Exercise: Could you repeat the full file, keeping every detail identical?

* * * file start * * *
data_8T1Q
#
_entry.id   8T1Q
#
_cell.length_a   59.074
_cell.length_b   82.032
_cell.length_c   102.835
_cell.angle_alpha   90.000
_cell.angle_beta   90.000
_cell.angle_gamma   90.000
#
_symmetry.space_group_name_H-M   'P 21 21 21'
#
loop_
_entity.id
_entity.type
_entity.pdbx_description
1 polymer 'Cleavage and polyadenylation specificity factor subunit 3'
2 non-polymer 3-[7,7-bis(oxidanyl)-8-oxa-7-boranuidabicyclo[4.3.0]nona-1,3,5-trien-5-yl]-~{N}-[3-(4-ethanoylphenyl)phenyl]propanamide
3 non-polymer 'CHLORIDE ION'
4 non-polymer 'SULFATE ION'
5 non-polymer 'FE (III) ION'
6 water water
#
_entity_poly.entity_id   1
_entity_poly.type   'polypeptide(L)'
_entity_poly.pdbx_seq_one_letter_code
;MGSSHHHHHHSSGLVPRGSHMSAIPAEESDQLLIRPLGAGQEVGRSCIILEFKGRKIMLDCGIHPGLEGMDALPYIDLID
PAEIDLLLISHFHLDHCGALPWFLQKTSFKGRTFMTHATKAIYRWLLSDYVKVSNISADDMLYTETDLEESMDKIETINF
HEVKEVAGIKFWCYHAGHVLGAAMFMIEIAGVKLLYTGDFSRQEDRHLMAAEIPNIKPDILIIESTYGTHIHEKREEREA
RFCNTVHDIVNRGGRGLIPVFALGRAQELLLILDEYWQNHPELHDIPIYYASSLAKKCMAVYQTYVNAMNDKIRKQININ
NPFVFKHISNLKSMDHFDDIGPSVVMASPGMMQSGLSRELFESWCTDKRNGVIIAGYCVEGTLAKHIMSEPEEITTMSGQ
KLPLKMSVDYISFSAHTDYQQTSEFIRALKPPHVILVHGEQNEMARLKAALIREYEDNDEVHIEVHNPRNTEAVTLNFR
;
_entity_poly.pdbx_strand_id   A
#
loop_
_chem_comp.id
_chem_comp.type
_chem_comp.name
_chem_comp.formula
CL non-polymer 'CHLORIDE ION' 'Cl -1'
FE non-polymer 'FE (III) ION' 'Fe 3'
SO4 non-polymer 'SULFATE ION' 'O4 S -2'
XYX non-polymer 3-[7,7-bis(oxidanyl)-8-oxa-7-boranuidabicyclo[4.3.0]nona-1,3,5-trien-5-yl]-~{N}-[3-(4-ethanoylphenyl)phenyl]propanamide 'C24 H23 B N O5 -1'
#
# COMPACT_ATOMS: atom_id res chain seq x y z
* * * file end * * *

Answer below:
data_8T1Q
#
_entry.id   8T1Q
#
_cell.length_a   59.074
_cell.length_b   82.032
_cell.length_c   102.835
_cell.angle_alpha   90.000
_cell.angle_beta   90.000
_cell.angle_gamma   90.000
#
_symmetry.space_group_name_H-M   'P 21 21 21'
#
loop_
_entity.id
_entity.type
_entity.pdbx_description
1 polymer 'Cleavage and polyadenylation specificity factor subunit 3'
2 non-polymer 3-[7,7-bis(oxidanyl)-8-oxa-7-boranuidabicyclo[4.3.0]nona-1,3,5-trien-5-yl]-~{N}-[3-(4-ethanoylphenyl)phenyl]propanamide
3 non-polymer 'CHLORIDE ION'
4 non-polymer 'SULFATE ION'
5 non-polymer 'FE (III) ION'
6 water water
#
_entity_poly.entity_id   1
_entity_poly.type   'polypeptide(L)'
_entity_poly.pdbx_seq_one_letter_code
;MGSSHHHHHHSSGLVPRGSHMSAIPAEESDQLLIRPLGAGQEVGRSCIILEFKGRKIMLDCGIHPGLEGMDALPYIDLID
PAEIDLLLISHFHLDHCGALPWFLQKTSFKGRTFMTHATKAIYRWLLSDYVKVSNISADDMLYTETDLEESMDKIETINF
HEVKEVAGIKFWCYHAGHVLGAAMFMIEIAGVKLLYTGDFSRQEDRHLMAAEIPNIKPDILIIESTYGTHIHEKREEREA
RFCNTVHDIVNRGGRGLIPVFALGRAQELLLILDEYWQNHPELHDIPIYYASSLAKKCMAVYQTYVNAMNDKIRKQININ
NPFVFKHISNLKSMDHFDDIGPSVVMASPGMMQSGLSRELFESWCTDKRNGVIIAGYCVEGTLAKHIMSEPEEITTMSGQ
KLPLKMSVDYISFSAHTDYQQTSEFIRALKPPHVILVHGEQNEMARLKAALIREYEDNDEVHIEVHNPRNTEAVTLNFR
;
_entity_poly.pdbx_strand_id   A
#
loop_
_chem_comp.id
_chem_comp.type
_chem_comp.name
_chem_comp.formula
CL non-polymer 'CHLORIDE ION' 'Cl -1'
FE non-polymer 'FE (III) ION' 'Fe 3'
SO4 non-polymer 'SULFATE ION' 'O4 S -2'
XYX non-polymer 3-[7,7-bis(oxidanyl)-8-oxa-7-boranuidabicyclo[4.3.0]nona-1,3,5-trien-5-yl]-~{N}-[3-(4-ethanoylphenyl)phenyl]propanamide 'C24 H23 B N O5 -1'
#
# COMPACT_ATOMS: atom_id res chain seq x y z